TIM AND MIKE: Breaking down the 2014 Draft

Posted May 12, 2014

The curtain has closed on the 2014 draft, and it was another great show for football fans.

The curtain has closed on the 2014 draft, and it was another great show for football fans, as demonstrated by the television ratings for Thursday night’s first round.

It’s more than a show for the teams and prospects involved, though. It’s serious business for teams building and improving their rosters, and for players who hoped to hear their name called and begin a career.

It is the nature of the draft that picks spark debate and controversy, and the Lions encountered some of that when they took tight end Eric Ebron of North Carolina with the 10th pick in the first round.

After that, they took four defensive players – linebacker Kyle Van Noy, cornerback Nevin Lawson and defensive linemen Larry Webster and Caraun Reid – along with center Travis Swanson, wide receiver T.J. Jones and kicker Nate Freese.

What stood out in a three-day draft that started two weeks later than usual?

Mike: Starting with the Lions, the phenomenon of the draft is that people react to the first pick, positive or negative, and it can set the tone for all seven rounds. That happened to some degree when the Lions took Ebron.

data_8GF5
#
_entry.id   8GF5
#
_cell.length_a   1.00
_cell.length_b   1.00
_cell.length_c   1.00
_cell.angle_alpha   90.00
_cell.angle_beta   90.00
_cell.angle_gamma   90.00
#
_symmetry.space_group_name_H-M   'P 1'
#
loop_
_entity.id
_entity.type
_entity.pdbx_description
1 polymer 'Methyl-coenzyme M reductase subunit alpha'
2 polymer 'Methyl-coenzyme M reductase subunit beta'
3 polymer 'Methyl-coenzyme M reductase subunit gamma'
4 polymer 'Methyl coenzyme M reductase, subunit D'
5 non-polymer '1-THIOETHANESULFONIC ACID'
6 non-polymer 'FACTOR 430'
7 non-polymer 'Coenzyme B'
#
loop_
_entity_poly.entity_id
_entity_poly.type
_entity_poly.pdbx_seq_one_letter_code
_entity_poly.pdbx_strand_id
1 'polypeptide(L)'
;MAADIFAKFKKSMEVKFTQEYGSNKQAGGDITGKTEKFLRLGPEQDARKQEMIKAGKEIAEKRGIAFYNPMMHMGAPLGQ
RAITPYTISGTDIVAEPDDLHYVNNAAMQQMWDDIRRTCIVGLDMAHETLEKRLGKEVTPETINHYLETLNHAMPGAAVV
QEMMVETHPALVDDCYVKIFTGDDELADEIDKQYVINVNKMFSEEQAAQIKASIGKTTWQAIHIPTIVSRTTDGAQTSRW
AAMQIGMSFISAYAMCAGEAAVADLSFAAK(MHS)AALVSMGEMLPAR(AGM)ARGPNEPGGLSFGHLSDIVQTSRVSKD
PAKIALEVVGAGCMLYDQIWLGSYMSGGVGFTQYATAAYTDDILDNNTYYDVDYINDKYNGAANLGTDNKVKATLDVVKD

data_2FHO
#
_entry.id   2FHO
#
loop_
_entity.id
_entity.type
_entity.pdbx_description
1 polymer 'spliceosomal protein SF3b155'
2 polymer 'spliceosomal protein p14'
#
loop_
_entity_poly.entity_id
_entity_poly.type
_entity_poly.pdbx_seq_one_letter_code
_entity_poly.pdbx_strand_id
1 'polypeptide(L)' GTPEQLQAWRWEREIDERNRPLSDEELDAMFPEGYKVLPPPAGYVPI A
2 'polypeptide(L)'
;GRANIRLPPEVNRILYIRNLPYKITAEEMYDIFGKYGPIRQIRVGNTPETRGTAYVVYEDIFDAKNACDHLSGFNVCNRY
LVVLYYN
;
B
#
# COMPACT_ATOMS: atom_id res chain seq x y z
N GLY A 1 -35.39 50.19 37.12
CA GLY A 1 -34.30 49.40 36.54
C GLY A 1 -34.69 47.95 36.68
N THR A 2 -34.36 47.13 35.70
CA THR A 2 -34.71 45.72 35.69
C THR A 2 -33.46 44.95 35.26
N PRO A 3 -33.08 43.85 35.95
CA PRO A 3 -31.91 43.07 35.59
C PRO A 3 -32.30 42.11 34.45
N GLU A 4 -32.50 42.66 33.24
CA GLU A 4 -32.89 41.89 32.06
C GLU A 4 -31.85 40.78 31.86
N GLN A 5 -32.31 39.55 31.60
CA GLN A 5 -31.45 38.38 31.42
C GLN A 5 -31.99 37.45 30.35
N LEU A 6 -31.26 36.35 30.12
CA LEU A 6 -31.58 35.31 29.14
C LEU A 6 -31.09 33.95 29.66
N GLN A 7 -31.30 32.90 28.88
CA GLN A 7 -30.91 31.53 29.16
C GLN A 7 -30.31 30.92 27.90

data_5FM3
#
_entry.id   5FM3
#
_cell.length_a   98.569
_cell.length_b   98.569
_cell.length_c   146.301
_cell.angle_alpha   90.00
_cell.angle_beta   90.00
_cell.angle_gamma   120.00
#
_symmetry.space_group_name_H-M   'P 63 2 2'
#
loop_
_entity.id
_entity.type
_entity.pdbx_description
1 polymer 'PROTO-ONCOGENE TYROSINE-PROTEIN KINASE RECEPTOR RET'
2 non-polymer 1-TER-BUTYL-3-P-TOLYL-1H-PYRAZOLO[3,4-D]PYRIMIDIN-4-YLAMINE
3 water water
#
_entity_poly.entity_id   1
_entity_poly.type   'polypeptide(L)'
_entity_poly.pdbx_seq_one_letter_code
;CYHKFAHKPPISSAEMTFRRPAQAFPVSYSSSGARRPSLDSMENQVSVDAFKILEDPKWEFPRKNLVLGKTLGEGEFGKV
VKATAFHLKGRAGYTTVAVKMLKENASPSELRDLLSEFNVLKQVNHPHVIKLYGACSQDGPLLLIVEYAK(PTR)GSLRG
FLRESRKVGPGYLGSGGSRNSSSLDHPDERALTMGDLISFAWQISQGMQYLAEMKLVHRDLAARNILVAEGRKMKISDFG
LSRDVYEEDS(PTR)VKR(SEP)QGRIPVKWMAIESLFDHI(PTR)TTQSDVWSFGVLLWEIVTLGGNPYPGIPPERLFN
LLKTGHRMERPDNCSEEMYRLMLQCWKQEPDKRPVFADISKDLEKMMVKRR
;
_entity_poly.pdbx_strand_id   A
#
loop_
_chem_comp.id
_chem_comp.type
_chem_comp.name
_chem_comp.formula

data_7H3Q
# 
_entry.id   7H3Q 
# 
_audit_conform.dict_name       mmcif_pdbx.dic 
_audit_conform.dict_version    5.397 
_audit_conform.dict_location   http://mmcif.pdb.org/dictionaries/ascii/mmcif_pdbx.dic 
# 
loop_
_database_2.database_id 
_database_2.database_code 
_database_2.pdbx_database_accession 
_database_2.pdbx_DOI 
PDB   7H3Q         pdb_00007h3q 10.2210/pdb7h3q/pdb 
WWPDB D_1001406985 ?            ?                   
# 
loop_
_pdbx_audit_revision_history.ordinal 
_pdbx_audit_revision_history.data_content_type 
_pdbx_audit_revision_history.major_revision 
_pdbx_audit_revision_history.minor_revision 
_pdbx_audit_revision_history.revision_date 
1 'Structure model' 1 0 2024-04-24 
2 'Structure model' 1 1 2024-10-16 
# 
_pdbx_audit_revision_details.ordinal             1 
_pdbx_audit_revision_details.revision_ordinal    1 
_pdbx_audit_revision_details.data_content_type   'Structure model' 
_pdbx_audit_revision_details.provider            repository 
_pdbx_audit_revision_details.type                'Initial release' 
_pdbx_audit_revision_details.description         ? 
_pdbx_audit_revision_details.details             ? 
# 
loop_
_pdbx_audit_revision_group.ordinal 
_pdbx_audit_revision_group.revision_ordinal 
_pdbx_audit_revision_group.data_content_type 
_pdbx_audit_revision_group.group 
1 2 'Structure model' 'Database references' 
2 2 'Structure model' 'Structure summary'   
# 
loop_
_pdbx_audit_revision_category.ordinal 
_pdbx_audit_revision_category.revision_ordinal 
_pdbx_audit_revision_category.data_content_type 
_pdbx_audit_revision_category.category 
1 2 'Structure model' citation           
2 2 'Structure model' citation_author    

Fans questioned the wisdom of drafting a tight end, when the reality of Ebron’s skill set is that he’s a big slot receiver, not a traditional tight end. And the Lions desperately needed another skilled receiver.

Just as in every draft, the proof is in how they perform.

Tim: Ebron will be a terrific weapon in that offense. He’s a big receiver who just so happens to play tight end. I’m not worried about that pick at all.

I like the Van Noy pick even better in the second round. He’s just a football player. When vice president of player personnel Sheldon White told season ticket holders at the town hall meeting the team was looking for closers, Van Noy is the type of player he was thinking of. He turns the ball over and makes plays.

He said his favorite player growing up was Derrick Brooks. If he’s anything like Brooks the Lions hit a home run in the second round.

Who’s your favorite Day 3 (Saturday) pick?

Mike: I like Larry Webster, the defensive end drafted in the fourth round out of Bloomsburg, for a lot of reasons.

Larry WebsterDE Larry Webster (Photo: AP Images)

I like the whole draft process  -- interviewing prospects at the combine and during their pre-draft visits, trying to match wits with GMs in mock drafts.

Webster was one of the players I interviewed early on and had no idea where he would be drafted. All I knew was that he played basketball at Bloomsburg because he got a scholarship, played four years of basketball and then two years of football, and was a terrific athlete whose workout results were close to those posted by Jadeveon Clowney.

When the Lions drafted him, it completed the chain of his draft process. Now he goes on to another realm – proving he’s worthy of a fourth-round draft position and starting a career.

What stood out for you?